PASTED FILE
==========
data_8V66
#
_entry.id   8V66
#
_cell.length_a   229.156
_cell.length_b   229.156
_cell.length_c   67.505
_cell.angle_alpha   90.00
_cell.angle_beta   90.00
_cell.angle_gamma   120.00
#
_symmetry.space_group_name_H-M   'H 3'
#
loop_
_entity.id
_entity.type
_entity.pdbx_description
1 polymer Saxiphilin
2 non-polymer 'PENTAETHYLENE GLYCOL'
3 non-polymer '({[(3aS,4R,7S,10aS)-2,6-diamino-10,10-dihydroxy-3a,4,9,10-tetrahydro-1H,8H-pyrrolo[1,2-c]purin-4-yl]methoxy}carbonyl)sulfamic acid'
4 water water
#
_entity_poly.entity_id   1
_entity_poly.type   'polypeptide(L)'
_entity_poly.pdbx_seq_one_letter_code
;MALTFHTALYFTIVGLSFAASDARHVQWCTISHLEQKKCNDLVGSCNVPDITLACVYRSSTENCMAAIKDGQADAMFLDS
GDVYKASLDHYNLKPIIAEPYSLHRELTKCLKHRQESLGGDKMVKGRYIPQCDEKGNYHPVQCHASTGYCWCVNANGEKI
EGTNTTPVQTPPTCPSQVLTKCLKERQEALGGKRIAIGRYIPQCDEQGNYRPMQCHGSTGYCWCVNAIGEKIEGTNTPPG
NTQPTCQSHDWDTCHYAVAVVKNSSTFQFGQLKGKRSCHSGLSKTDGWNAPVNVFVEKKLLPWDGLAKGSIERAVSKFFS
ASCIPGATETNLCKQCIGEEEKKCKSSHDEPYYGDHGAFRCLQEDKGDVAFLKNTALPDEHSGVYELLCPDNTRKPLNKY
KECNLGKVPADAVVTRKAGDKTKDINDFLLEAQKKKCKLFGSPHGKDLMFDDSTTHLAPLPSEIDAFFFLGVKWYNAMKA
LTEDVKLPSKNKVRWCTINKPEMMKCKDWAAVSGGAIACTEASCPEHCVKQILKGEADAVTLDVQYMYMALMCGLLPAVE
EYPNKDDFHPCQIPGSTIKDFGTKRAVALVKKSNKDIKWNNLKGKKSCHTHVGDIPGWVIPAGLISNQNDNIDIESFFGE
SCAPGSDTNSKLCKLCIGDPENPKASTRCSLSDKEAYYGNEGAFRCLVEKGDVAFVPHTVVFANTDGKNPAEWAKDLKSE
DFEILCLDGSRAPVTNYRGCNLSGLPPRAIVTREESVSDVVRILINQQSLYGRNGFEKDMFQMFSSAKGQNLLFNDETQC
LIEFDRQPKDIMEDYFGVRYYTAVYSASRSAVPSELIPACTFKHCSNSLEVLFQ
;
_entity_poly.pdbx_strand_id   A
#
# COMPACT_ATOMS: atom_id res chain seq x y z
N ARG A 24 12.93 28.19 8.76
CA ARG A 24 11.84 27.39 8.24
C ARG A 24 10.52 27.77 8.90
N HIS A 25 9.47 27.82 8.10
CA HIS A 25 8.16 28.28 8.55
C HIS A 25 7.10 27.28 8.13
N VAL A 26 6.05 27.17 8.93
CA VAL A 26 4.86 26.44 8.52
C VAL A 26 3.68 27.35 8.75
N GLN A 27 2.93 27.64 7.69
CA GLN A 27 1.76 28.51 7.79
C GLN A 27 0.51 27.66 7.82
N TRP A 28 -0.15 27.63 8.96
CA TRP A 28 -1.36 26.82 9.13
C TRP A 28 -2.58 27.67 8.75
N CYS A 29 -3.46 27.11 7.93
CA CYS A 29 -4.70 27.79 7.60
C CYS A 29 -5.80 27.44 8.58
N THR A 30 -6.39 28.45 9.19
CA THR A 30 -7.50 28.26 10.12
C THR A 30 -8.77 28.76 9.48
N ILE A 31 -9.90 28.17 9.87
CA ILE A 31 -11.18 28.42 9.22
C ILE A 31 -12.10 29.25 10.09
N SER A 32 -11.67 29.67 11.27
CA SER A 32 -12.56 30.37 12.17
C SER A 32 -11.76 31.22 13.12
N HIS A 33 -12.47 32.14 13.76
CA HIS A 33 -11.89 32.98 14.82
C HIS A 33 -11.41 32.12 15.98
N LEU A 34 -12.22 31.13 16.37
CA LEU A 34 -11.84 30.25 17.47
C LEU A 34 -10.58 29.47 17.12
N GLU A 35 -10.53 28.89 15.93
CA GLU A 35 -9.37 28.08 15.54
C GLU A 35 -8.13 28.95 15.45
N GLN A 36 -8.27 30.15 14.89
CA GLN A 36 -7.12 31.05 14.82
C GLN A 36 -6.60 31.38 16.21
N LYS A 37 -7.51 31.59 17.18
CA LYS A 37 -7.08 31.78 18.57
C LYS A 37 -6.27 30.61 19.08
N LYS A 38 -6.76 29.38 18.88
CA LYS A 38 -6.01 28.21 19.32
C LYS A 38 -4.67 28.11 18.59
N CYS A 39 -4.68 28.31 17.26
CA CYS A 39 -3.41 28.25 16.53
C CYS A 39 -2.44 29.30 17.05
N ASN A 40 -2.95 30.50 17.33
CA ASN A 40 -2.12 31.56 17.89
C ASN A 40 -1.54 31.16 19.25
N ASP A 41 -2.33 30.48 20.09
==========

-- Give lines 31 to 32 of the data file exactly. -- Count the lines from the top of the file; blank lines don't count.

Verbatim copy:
KECNLGKVPADAVVTRKAGDKTKDINDFLLEAQKKKCKLFGSPHGKDLMFDDSTTHLAPLPSEIDAFFFLGVKWYNAMKA
LTEDVKLPSKNKVRWCTINKPEMMKCKDWAAVSGGAIACTEASCPEHCVKQILKGEADAVTLDVQYMYMALMCGLLPAVE